Ewan Campbell, as I recall, went as far as to claim that the invasion by
the Dal Riata was a myth. But he was half right: it is true that there
was significant Irish involvement in the west of Scotland long before
the 6th century. The clearest evidence is that Ptolemy (2nd century)
tells us that the Argyll/Kintyre peninsula, and the island of Arran, was
controlled by a tribe known as the Epidii. Linguistically they can be
identified with the Eblani or (more correctly) Ebdani who lived,
according to Ptolemy, on the northern section of the east coast of
Ireland. According to early Irish literary sources, that part of
Ireland was controlled by the Cenél nEchach (kindred of Echu, or the
“horse-kindred”) which is the same name. In other words, the powerful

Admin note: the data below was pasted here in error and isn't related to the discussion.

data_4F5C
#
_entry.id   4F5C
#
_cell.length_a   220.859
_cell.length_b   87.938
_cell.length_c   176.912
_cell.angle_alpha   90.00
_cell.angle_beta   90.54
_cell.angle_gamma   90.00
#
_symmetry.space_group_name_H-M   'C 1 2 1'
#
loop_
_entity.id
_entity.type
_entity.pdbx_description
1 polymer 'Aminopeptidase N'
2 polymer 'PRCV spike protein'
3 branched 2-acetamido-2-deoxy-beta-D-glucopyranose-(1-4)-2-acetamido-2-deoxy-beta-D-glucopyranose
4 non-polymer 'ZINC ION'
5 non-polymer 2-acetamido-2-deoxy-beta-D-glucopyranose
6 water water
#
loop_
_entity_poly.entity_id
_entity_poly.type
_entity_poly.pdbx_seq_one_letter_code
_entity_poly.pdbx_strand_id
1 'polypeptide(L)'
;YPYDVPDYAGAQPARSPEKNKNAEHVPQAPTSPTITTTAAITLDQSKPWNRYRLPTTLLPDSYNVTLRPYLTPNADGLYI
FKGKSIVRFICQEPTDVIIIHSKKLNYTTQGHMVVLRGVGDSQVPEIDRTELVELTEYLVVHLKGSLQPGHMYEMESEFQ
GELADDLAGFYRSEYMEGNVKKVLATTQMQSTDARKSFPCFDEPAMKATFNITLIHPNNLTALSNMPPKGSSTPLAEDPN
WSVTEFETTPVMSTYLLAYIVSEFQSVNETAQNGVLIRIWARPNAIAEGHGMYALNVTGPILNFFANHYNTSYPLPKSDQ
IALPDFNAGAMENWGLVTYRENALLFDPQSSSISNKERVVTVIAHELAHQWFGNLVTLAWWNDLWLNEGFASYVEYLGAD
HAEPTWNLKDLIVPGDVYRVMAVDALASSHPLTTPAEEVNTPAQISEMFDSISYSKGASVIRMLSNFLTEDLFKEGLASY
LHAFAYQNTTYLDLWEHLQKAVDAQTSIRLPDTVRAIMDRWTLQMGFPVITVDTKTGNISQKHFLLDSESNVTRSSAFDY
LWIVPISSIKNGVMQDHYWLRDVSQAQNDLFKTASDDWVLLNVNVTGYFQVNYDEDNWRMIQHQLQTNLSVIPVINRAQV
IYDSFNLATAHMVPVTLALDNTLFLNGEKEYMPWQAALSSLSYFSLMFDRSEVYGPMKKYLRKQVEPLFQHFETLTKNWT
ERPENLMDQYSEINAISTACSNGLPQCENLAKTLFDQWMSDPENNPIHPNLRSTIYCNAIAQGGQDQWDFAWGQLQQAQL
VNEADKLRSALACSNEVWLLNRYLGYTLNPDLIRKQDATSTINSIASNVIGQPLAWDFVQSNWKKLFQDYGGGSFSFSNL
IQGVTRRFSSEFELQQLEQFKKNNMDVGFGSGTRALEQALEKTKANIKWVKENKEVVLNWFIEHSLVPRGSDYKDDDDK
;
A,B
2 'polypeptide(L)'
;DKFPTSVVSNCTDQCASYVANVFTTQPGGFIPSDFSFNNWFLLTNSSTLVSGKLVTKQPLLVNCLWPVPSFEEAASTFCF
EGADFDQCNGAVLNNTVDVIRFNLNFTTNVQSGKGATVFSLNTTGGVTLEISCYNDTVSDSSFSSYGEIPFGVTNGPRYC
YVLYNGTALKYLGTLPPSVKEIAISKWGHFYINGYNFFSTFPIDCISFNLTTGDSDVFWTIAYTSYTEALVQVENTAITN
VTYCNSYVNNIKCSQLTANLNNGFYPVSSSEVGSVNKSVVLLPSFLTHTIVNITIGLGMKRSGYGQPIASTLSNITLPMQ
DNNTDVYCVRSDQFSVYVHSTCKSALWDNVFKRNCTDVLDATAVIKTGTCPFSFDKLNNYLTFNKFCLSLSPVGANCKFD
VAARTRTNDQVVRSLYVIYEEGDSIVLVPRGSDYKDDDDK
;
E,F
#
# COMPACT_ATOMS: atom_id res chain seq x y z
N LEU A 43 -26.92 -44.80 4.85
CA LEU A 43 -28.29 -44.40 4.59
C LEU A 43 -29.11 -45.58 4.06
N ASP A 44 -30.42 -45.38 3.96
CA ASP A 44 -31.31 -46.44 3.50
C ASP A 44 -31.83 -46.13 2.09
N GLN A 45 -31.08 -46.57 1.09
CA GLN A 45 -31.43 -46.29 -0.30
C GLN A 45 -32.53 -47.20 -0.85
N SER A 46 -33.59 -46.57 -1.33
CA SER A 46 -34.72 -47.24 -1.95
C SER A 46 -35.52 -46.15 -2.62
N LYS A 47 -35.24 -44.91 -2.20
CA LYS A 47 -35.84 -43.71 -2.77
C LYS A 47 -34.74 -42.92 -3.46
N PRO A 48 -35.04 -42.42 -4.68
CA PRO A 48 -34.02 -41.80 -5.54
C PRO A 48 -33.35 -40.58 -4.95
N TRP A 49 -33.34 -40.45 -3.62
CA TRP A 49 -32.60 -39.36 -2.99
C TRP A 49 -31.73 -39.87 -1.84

Irish dynasty whose spiritual capital was Tara held lands on the other
side of the water.
On 19/10/2015 14:35, PETTS D.A. wrote:
> yes- Ewan Campbell has hypothesized that a language similar to Irish Gaelic was spoken in Argyll (Dal Riata) before the alleged settlement by the Irish in the region in the 6th century - although I'd be cautious about linking change in material culture/settlement to change in language in an unproblematic way (particularly when the dating is so hazy and material culture so limited).
> For the rest of Scotland the place-name evidence seems to suggest that Pictish was a Brittonic language - although Bede at least distinguished it from British itself (and also from Irish Gaelic)